How phones get in the way of relationships

ABC News' Diane Sawyer shares the findings of a six-month investigation into the impact of screen time, including how even pets are affected.
3:38 | 05/03/19

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Transcript for How phones get in the way of relationships
Chris, thank you so much. To you to "Gma's" first look at the way our phones and tablets are affecting our lives. A new special "Screentime: Diane sawyer reporting -- Is that your phone. Speaking of screen time. How that can affect your family and even your pets. I can feel serious anxiety right now. Here's Diane. Reporter: Psychology professor Jennifer mills asked them to do what they do every day. Take a picture of themselves and post it to social media. These students don't know what the professor's experiment will really be testing. They tell us it's easy for half an hour to go by as you work on one photo so now they have posted their photos nervously awaiting the reaction of their friends hoping it will make them feel good about themselves which brings us to what Dr. Jennifer mills was trying to learn. I'm going to give you a series of questions about yourself. Reporter: Before the selfie she had tested the students for anxiety, body image, depression then even after some of them retouched their photos before posting for nearly all of them the anxiety even worse than when they came in the room. More negative. More dissatisfied with your appearance, less confident. You felt more anxious after posting it. Reporter: Professor mills worries that selfies, retouching can be a kind of quicksand. That drives people to want to keep fixing and checking. It fills your time up and that's all I've ever known since I was 7. Reporter: But humans aren't the only ones feeling the impact of our screens. In our reporting, so many people told us that there are other friends in their lives affected by technology too. We live in a world in which cockatiels sing a song of cell phones. Afar rot knows how to rouse a new pal. Alexa, all lights on. Okay. Reporter: This chimpanzee has mastered Instagram. But the experts say there is one animal in the kingdom who seems to be saddened by our screens. Your dog who signals if your eyes are looking down you may not be his best friend. What? Put it up again. Reporter: And Michele would like a little understanding for her life. Every time she reaches for her phone, Marley begins to moan. He does it upside down. He does it right side up. It's so bad she's had to become a phone refugee inside her own home. If I really need to answer a text, I will go out in the hallway, I'll go into my bathroom. Downstafrs. Reporter: So with all this technology in our live, remember, your dog wants to look at your face. Ah. You know, diaary her team worked six months on this. Watch the whole special "Screentime" Diane sawyer reporting" tonight. What we've seen so far, pretty amazing.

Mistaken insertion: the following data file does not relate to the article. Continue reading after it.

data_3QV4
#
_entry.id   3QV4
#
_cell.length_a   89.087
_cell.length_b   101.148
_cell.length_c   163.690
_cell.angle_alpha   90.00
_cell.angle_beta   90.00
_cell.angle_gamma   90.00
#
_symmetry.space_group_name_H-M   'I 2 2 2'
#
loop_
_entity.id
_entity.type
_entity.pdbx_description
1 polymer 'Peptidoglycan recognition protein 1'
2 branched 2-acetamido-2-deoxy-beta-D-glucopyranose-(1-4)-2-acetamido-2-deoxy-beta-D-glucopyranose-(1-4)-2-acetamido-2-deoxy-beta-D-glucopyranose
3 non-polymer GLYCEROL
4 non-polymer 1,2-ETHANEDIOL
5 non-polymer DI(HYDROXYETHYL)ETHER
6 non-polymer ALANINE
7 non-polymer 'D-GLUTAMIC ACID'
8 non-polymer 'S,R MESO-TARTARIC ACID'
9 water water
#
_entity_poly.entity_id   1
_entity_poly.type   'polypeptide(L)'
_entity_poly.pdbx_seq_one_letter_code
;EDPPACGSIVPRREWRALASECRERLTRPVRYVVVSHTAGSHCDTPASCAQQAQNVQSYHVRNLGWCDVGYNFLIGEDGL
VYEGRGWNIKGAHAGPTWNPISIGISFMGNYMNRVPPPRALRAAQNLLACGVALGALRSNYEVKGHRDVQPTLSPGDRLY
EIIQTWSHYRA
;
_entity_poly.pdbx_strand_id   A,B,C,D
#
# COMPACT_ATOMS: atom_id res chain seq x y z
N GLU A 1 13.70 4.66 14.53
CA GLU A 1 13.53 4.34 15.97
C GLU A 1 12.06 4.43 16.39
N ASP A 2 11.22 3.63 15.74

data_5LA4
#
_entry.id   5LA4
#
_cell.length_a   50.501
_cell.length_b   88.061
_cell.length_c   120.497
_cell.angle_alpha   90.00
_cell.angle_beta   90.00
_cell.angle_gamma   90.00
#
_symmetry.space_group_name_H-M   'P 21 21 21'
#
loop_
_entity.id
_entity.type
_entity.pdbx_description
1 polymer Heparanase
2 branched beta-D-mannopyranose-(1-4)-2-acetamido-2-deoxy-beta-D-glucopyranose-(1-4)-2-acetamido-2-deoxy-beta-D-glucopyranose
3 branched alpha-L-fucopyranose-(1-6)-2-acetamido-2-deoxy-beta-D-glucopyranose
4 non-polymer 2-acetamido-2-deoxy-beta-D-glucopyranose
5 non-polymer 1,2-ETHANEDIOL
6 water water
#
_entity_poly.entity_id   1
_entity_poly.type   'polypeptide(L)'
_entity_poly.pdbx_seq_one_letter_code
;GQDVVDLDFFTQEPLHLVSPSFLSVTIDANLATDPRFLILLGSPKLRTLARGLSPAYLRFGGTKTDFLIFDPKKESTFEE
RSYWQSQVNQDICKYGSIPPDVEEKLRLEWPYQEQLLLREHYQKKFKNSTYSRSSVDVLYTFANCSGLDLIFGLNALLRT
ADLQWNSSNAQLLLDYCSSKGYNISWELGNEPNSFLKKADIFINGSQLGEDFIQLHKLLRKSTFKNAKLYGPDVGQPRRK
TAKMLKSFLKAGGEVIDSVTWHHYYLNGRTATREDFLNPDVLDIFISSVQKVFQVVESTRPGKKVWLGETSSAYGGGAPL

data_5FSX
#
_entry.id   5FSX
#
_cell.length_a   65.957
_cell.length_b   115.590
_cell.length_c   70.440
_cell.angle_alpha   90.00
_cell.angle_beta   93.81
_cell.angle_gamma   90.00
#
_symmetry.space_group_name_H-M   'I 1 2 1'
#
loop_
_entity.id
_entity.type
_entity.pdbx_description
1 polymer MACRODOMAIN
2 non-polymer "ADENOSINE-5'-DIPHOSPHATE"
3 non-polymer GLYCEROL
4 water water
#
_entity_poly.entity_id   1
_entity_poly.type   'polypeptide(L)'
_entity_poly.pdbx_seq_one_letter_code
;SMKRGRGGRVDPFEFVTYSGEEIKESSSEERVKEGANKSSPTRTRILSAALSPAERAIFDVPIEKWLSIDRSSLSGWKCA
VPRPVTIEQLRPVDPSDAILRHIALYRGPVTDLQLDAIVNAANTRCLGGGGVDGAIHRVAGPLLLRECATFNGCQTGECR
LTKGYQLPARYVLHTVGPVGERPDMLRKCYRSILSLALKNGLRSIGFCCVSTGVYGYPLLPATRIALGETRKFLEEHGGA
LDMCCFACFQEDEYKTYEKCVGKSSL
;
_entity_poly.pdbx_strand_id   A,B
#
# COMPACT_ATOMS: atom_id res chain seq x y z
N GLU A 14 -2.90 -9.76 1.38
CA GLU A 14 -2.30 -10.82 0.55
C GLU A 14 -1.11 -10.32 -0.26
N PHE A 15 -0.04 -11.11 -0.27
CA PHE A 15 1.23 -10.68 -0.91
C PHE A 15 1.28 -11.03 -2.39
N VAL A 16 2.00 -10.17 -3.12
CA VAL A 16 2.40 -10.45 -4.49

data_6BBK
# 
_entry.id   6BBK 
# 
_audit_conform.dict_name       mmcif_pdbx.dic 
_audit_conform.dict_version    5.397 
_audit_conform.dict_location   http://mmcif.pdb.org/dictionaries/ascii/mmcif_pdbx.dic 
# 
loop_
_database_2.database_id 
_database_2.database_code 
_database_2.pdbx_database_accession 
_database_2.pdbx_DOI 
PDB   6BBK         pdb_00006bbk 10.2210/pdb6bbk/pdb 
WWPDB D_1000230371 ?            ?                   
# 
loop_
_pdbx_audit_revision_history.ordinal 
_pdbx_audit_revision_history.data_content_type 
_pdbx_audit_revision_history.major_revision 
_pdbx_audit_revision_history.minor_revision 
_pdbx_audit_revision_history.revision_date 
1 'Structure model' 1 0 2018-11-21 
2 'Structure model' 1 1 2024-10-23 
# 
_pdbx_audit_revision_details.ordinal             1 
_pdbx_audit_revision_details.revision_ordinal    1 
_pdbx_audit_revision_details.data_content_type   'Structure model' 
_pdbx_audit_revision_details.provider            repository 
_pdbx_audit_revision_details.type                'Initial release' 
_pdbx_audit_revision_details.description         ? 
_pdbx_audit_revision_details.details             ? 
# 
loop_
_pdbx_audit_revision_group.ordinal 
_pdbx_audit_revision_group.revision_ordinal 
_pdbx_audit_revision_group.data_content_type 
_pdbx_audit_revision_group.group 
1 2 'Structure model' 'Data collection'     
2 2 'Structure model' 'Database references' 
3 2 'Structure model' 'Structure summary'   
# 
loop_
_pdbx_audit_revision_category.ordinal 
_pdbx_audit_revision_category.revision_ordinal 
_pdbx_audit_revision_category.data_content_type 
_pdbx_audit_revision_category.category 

This transcript has been automatically generated and may not be 100% accurate.

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